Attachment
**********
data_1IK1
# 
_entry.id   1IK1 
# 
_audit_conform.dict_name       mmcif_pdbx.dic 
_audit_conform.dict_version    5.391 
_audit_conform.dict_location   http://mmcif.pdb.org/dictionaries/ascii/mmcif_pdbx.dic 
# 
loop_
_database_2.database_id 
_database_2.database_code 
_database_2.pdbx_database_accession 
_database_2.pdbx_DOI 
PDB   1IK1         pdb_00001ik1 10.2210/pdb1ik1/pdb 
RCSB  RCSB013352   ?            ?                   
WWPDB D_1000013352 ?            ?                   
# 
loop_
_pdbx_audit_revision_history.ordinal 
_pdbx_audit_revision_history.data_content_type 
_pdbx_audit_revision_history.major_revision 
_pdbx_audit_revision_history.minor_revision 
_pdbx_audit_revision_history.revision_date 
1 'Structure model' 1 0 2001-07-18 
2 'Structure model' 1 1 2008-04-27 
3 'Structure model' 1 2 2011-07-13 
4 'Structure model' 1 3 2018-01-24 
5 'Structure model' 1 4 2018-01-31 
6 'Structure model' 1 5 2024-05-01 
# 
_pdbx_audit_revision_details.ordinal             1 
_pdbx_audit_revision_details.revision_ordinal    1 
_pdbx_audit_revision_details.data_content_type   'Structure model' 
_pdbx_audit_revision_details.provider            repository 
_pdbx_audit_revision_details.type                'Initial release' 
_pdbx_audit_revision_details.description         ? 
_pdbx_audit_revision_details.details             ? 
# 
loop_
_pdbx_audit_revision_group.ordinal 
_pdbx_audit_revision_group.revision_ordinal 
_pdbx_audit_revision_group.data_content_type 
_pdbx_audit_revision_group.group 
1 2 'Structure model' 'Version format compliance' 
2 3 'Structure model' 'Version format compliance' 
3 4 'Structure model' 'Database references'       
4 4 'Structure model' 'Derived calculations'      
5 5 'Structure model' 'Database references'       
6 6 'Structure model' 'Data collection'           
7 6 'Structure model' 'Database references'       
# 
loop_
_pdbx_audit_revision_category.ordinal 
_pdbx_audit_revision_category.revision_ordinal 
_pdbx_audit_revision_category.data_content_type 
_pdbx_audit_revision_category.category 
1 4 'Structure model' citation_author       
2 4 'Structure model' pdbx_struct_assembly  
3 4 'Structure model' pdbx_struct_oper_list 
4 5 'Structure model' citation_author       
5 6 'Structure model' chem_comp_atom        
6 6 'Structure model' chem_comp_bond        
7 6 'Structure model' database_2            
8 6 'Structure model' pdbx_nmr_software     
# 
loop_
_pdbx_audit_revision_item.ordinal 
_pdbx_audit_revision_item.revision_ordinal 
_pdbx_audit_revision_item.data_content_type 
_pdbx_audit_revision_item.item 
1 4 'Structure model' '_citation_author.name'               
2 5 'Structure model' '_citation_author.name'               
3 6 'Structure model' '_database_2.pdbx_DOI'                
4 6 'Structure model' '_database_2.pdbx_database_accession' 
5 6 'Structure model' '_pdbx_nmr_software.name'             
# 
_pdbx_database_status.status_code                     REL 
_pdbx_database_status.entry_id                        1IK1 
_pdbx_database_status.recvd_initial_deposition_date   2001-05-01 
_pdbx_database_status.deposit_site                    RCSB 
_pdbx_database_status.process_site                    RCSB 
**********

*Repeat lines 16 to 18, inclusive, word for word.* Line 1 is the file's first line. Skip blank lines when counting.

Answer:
WWPDB D_1000013352 ?            ?                   
# 
loop_